Published: Tue, March 06, 2018
World | By Camille Rivera

Major incident declared in Salisbury because of 'dangerous substance'

Major incident declared in Salisbury because of 'dangerous substance'

He was convicted in Russian Federation in 2006 of passing state secrets to Britain, before later being given refuge in the United Kingdom as part of a spy swap.

In a statement on Monday, the Wiltshire police, which covers the Salisbury area, said that the man and the woman, who are believed to know each other, were found around 4:15 p.m. Sunday and taken to Salisbury District Hospital. The two are still in critical condition and the hospital and a number of locations in Salsbury were cordoned off in relation to the incident.

The trust running Salisbury District Hospital advised people not to attend the emergency department "unless extremely urgent".

Col Skripal, now believed to be 66, was later flown to Britain.

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British police did not release the names of those who were being treated, but two sources close to the investigation told Reuters that the critically ill man was Skripal.

The substance has not been identified.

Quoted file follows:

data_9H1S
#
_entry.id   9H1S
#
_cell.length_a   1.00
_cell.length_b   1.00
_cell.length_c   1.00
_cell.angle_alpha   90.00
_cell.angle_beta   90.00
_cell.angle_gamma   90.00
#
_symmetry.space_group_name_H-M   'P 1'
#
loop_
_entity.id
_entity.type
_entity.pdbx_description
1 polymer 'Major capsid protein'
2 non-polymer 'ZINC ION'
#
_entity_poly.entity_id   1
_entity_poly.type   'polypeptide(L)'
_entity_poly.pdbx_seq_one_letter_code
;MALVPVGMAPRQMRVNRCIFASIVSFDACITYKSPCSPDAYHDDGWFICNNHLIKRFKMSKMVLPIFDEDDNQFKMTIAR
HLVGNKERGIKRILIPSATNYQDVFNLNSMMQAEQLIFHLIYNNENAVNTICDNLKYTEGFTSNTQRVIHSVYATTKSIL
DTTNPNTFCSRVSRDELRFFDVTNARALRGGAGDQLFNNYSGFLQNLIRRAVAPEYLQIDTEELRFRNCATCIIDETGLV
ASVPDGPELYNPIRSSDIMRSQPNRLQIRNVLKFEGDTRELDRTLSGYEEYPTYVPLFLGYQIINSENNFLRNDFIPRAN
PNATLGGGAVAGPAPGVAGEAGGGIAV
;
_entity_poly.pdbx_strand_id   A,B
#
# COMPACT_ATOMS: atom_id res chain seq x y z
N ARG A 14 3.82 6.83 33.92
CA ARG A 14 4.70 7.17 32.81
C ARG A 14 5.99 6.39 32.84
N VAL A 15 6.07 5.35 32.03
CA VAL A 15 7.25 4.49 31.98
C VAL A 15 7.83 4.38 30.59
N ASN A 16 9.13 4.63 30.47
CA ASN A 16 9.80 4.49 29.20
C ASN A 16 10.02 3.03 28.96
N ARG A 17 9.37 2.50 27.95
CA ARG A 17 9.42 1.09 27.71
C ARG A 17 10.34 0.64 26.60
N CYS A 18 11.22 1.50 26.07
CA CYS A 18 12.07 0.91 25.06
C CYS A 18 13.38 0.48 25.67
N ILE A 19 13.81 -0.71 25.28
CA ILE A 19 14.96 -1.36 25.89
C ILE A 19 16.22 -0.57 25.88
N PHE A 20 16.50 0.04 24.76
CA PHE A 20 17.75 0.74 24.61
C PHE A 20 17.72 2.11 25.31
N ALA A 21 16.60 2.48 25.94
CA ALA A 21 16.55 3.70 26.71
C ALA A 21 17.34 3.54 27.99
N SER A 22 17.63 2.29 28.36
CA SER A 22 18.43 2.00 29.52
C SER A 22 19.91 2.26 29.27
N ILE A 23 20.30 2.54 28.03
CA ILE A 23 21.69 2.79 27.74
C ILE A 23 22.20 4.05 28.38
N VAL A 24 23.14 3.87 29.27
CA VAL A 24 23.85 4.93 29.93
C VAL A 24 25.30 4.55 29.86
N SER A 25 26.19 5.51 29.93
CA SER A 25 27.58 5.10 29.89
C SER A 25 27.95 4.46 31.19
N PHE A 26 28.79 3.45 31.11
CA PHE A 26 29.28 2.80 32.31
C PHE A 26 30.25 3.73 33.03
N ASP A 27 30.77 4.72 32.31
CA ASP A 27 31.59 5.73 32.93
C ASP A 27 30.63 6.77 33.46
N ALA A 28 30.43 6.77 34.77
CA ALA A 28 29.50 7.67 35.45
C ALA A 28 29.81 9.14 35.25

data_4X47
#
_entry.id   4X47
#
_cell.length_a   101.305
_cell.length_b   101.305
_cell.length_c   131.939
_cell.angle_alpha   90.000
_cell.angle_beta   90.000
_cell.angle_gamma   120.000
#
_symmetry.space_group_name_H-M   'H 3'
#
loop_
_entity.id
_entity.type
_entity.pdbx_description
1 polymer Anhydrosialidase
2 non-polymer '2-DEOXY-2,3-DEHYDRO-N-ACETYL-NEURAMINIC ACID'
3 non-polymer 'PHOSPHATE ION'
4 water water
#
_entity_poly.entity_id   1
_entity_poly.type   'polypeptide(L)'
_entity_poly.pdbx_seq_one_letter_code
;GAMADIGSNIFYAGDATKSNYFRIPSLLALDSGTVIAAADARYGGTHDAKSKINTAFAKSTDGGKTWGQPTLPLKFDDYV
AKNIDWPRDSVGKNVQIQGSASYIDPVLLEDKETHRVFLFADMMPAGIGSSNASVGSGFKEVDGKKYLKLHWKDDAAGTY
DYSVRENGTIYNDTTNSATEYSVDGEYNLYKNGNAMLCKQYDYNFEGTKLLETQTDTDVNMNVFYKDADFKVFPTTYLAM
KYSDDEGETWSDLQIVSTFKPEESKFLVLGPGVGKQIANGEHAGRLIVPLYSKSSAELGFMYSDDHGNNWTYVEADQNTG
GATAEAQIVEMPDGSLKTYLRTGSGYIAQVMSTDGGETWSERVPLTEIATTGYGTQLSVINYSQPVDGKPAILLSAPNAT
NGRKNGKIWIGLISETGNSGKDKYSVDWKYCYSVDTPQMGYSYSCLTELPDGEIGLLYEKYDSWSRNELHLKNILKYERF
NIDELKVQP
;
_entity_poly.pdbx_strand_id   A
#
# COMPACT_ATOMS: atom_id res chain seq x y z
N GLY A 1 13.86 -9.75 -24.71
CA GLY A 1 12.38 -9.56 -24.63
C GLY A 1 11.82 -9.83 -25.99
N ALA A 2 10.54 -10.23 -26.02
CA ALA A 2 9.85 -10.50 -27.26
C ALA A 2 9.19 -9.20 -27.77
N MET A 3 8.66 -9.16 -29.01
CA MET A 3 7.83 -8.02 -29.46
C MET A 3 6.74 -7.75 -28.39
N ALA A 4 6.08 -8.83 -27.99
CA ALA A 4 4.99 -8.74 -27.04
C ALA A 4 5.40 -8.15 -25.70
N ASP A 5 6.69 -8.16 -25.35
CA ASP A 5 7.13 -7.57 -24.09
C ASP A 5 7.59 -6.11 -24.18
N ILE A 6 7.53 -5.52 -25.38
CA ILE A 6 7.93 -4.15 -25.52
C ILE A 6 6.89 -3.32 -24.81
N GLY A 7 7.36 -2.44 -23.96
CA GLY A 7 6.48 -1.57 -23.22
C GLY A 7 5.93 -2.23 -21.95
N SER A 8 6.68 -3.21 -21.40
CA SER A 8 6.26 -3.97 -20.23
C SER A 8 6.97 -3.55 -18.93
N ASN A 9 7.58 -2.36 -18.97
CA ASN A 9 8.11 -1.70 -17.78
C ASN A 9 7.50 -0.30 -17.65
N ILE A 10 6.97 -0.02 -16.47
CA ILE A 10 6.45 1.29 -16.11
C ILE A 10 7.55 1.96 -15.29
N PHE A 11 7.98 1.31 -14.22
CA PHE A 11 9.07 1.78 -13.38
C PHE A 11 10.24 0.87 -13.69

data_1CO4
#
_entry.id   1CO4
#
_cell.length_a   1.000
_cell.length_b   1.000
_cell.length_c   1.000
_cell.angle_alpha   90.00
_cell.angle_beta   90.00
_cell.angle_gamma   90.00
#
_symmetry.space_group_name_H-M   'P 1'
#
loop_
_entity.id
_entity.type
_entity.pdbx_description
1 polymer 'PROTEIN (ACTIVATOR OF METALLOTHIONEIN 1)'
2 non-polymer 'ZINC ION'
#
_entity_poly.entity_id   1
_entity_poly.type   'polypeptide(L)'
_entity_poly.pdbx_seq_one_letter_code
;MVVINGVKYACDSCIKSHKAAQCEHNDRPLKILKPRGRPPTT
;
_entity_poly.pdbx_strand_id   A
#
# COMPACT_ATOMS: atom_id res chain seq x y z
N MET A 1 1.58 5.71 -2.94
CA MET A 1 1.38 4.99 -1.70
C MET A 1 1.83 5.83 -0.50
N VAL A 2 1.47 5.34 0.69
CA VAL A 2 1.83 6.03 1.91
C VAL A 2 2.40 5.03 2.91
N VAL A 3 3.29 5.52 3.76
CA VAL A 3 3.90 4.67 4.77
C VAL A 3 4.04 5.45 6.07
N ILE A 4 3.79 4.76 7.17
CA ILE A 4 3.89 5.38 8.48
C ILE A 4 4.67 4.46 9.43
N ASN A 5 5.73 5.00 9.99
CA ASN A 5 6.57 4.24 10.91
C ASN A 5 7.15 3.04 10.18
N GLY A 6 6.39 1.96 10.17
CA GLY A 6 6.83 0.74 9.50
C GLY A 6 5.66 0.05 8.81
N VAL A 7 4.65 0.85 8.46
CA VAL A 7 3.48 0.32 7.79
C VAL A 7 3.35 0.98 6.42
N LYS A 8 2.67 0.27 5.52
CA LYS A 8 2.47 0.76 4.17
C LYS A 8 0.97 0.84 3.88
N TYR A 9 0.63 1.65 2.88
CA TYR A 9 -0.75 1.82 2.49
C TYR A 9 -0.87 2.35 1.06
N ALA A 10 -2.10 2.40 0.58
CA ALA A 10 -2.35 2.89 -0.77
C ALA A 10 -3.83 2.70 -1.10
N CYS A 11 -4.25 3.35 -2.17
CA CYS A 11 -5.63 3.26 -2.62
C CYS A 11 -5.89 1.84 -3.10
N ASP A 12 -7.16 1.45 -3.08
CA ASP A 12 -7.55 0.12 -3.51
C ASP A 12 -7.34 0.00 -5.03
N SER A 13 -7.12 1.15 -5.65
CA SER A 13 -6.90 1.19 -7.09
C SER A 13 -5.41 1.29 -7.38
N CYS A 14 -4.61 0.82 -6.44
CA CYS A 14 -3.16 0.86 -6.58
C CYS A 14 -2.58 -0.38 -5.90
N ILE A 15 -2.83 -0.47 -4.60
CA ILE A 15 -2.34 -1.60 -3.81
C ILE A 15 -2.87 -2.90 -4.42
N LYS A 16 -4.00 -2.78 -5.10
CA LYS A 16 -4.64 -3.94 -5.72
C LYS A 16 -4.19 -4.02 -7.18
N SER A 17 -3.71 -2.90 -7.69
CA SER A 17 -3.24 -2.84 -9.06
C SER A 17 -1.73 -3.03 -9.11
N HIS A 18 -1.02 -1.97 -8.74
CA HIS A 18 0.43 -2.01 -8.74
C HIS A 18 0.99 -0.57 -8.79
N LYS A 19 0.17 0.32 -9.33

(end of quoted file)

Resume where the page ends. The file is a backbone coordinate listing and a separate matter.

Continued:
"We're conducting extensive enquiries to determine exactly what led to these people falling unconscious and clarify whether or not any criminal activity has happened", Wiltshire police said. "However, I must emphasise that we retain an open mind and we will continue to review this position".

The Kremlin has repeatedly denied any involvement in the killing.

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His purported involvement in Sunday's incident has echoes of Alexander Litvinenko, an ex-Russian spy who died in 2006 after being poisoned with radioactivity in London.

He was one of four convicts given a pardon, and one of two sent to Britain after a spy swap in July 2010 - described as the largest since the Cold War.

"Because we are still at the very early stages of the investigation, we are unable to ascertain whether or not a crime has taken place". One of the victims is a former Russian spy, Britain's national broadcaster said.

Putin, himself a former KGB officer, sang patriotic songs with the returned spies.

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"He was doing some odd hand movements, looking up to the sky", she said, adding that "they looked so out of it I thought even if I did step in, I wasn't sure how I could help".

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